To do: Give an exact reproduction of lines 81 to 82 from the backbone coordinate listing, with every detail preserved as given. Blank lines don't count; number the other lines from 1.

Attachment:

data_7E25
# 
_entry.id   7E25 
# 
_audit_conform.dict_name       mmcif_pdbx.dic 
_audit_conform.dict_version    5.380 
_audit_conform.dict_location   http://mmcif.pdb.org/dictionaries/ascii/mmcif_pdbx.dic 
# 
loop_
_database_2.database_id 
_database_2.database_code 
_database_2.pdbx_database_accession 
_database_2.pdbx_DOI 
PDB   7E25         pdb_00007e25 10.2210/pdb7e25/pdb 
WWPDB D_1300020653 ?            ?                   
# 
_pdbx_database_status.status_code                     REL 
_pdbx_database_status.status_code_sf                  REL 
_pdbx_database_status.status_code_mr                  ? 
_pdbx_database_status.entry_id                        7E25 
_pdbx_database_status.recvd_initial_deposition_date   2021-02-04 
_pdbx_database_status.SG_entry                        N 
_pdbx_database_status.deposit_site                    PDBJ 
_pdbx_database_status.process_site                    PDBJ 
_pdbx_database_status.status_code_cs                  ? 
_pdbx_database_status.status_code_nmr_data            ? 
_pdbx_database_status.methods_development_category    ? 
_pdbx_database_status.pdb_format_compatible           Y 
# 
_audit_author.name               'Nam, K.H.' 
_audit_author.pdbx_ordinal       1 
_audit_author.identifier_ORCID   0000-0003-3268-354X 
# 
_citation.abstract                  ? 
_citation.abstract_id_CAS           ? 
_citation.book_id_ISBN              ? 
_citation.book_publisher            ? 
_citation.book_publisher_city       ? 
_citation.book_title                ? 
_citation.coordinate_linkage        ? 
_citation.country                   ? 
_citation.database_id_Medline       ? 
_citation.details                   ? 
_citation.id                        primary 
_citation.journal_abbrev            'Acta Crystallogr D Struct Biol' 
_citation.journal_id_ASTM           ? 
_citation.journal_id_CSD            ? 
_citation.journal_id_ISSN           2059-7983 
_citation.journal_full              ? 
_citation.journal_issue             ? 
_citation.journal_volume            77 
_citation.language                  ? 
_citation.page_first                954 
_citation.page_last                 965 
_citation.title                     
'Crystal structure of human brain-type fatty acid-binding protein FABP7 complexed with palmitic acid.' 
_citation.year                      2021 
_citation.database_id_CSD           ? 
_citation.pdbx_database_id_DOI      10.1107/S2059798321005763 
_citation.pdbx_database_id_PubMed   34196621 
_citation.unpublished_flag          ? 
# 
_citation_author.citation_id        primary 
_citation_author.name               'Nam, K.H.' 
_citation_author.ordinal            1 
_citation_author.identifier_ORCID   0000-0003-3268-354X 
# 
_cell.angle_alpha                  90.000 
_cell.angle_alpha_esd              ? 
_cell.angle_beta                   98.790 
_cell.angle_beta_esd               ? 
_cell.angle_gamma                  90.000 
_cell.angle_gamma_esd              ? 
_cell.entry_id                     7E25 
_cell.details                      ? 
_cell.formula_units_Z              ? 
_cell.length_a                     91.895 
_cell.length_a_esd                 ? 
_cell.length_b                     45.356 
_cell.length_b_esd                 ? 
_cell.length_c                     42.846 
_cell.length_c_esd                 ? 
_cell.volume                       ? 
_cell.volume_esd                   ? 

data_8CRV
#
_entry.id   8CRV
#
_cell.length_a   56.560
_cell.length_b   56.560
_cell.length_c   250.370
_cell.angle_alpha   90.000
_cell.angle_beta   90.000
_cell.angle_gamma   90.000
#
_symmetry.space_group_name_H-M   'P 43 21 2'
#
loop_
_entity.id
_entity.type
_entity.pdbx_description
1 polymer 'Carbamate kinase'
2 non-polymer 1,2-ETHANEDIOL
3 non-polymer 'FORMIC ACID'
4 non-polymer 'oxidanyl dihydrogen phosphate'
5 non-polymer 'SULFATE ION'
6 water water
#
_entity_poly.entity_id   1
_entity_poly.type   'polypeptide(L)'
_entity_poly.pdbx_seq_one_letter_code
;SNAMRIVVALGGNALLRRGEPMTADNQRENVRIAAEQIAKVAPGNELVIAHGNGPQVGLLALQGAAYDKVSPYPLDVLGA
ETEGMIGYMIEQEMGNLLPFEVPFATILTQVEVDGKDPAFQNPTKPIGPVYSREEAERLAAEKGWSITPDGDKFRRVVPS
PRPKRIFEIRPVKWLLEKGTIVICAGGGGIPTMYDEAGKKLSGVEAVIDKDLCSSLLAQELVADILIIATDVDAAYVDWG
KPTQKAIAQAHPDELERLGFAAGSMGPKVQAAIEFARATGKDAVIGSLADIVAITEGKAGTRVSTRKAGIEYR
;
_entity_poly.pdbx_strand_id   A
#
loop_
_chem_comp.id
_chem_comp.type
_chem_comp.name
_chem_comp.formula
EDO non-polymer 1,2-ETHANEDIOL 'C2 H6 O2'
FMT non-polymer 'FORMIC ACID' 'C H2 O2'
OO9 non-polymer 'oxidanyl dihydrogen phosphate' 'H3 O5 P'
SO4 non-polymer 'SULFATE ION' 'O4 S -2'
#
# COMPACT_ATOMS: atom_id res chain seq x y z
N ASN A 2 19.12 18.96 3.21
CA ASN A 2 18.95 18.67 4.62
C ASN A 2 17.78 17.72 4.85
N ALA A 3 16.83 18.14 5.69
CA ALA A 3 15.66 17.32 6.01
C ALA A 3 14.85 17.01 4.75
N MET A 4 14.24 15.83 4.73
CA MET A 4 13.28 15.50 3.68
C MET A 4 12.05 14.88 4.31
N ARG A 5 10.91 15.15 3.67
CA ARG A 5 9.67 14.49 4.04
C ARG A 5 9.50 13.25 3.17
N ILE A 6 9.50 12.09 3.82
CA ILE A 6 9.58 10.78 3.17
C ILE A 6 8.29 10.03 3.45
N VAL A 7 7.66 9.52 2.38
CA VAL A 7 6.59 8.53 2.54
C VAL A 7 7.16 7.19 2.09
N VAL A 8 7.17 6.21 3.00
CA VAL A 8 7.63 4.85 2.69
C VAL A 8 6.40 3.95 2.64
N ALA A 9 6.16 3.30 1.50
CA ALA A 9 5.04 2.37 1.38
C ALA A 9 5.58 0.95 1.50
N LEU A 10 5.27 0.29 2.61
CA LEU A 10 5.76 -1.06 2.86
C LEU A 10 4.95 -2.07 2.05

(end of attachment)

_cell.length_c                     42.846 
_cell.length_c_esd                 ? 